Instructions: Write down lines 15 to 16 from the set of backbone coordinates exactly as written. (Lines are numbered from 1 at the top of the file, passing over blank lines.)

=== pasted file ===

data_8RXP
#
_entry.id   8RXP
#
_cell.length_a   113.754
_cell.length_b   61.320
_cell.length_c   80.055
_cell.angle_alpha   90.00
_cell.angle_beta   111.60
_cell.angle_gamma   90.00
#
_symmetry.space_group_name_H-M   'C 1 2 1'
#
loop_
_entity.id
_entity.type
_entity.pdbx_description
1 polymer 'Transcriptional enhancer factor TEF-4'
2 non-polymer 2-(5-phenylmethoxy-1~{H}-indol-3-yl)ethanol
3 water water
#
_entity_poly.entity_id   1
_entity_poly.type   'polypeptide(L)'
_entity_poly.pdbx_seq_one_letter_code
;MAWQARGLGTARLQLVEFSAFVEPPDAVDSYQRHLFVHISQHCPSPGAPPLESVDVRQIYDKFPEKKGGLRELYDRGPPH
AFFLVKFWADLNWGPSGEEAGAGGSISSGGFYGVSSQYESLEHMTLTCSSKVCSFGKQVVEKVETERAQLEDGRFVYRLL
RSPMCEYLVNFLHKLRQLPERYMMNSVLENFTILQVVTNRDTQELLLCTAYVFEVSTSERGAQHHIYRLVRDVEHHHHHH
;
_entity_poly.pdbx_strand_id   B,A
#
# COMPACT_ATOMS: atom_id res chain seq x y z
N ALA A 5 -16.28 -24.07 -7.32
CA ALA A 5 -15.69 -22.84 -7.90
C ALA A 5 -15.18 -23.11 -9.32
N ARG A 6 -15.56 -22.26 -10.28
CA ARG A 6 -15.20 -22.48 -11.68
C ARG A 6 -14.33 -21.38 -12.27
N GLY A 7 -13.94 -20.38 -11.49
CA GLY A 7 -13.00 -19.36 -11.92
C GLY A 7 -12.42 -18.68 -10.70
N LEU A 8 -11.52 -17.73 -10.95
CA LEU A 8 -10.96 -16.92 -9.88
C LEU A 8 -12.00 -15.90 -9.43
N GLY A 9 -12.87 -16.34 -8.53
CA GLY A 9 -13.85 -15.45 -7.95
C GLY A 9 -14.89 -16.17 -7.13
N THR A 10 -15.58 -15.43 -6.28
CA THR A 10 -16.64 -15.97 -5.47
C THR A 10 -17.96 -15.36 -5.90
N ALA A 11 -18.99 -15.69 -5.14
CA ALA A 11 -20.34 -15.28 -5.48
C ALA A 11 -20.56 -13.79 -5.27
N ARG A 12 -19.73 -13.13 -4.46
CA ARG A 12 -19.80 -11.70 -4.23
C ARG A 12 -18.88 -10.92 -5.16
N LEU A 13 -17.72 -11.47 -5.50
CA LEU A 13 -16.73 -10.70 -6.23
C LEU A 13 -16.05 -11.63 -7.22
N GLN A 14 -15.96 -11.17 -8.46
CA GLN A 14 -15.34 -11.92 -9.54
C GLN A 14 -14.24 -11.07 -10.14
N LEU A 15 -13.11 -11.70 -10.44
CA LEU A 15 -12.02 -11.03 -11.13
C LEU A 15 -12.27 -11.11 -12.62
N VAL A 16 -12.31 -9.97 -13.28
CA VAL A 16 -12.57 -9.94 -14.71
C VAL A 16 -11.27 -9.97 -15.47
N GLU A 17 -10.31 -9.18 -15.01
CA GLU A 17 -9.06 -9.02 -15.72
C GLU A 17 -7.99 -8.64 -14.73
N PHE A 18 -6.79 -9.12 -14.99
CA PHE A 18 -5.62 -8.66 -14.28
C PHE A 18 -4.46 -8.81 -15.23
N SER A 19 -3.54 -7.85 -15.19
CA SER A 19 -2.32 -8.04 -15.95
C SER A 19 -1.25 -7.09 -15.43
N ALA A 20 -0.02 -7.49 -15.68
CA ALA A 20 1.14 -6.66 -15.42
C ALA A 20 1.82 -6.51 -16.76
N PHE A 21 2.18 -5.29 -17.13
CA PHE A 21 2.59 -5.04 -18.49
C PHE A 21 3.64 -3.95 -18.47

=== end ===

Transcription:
_entity.id
_entity.type